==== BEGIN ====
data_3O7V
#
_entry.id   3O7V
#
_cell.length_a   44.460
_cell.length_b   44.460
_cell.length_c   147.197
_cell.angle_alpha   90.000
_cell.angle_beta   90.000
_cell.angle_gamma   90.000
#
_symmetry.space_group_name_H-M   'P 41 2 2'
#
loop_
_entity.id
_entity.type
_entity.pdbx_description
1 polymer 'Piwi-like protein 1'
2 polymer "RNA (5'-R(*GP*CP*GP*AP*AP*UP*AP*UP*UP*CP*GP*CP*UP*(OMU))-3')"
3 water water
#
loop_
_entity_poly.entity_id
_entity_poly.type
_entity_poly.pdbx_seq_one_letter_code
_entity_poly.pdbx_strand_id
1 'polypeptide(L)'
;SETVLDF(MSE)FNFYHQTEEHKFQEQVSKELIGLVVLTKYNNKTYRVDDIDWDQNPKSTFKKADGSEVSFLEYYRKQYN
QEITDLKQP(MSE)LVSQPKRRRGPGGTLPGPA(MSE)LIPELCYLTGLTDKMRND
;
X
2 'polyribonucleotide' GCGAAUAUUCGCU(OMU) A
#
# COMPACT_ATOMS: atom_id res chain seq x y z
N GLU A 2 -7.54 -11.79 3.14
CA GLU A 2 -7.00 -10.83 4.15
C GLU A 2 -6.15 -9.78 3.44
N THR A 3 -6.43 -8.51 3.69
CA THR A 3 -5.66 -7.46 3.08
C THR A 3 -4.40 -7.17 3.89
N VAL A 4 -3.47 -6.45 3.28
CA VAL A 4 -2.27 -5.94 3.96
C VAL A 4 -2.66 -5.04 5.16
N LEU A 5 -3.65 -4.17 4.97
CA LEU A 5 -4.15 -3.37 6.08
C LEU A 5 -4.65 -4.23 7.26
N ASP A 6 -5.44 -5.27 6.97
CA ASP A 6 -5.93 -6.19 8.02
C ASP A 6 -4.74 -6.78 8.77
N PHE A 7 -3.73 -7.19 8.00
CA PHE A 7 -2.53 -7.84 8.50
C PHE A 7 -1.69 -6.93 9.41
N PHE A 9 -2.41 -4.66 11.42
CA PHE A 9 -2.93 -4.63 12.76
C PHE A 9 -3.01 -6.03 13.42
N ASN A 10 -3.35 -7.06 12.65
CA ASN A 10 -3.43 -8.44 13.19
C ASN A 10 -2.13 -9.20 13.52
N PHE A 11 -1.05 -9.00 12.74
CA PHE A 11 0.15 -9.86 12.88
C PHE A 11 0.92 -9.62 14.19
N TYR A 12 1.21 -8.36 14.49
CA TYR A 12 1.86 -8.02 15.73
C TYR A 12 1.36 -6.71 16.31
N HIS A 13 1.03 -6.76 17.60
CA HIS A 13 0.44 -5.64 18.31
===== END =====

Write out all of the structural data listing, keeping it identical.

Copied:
data_3O7V
#
_entry.id   3O7V
#
_cell.length_a   44.460
_cell.length_b   44.460
_cell.length_c   147.197
_cell.angle_alpha   90.000
_cell.angle_beta   90.000
_cell.angle_gamma   90.000
#
_symmetry.space_group_name_H-M   'P 41 2 2'
#
loop_
_entity.id
_entity.type
_entity.pdbx_description
1 polymer 'Piwi-like protein 1'
2 polymer "RNA (5'-R(*GP*CP*GP*AP*AP*UP*AP*UP*UP*CP*GP*CP*UP*(OMU))-3')"
3 water water
#
loop_
_entity_poly.entity_id
_entity_poly.type
_entity_poly.pdbx_seq_one_letter_code
_entity_poly.pdbx_strand_id
1 'polypeptide(L)'
;SETVLDF(MSE)FNFYHQTEEHKFQEQVSKELIGLVVLTKYNNKTYRVDDIDWDQNPKSTFKKADGSEVSFLEYYRKQYN
QEITDLKQP(MSE)LVSQPKRRRGPGGTLPGPA(MSE)LIPELCYLTGLTDKMRND
;
X
2 'polyribonucleotide' GCGAAUAUUCGCU(OMU) A
#
# COMPACT_ATOMS: atom_id res chain seq x y z
N GLU A 2 -7.54 -11.79 3.14
CA GLU A 2 -7.00 -10.83 4.15
C GLU A 2 -6.15 -9.78 3.44
N THR A 3 -6.43 -8.51 3.69
CA THR A 3 -5.66 -7.46 3.08
C THR A 3 -4.40 -7.17 3.89
N VAL A 4 -3.47 -6.45 3.28
CA VAL A 4 -2.27 -5.94 3.96
C VAL A 4 -2.66 -5.04 5.16
N LEU A 5 -3.65 -4.17 4.97
CA LEU A 5 -4.15 -3.37 6.08
C LEU A 5 -4.65 -4.23 7.26
N ASP A 6 -5.44 -5.27 6.97
CA ASP A 6 -5.93 -6.19 8.02
C ASP A 6 -4.74 -6.78 8.77
N PHE A 7 -3.73 -7.19 8.00
CA PHE A 7 -2.53 -7.84 8.50
C PHE A 7 -1.69 -6.93 9.41
N PHE A 9 -2.41 -4.66 11.42
CA PHE A 9 -2.93 -4.63 12.76
C PHE A 9 -3.01 -6.03 13.42
N ASN A 10 -3.35 -7.06 12.65
CA ASN A 10 -3.43 -8.44 13.19
C ASN A 10 -2.13 -9.20 13.52
N PHE A 11 -1.05 -9.00 12.74
CA PHE A 11 0.15 -9.86 12.88
C PHE A 11 0.92 -9.62 14.19
N TYR A 12 1.21 -8.36 14.49
CA TYR A 12 1.86 -8.02 15.73
C TYR A 12 1.36 -6.71 16.31
N HIS A 13 1.03 -6.76 17.60
CA HIS A 13 0.44 -5.64 18.31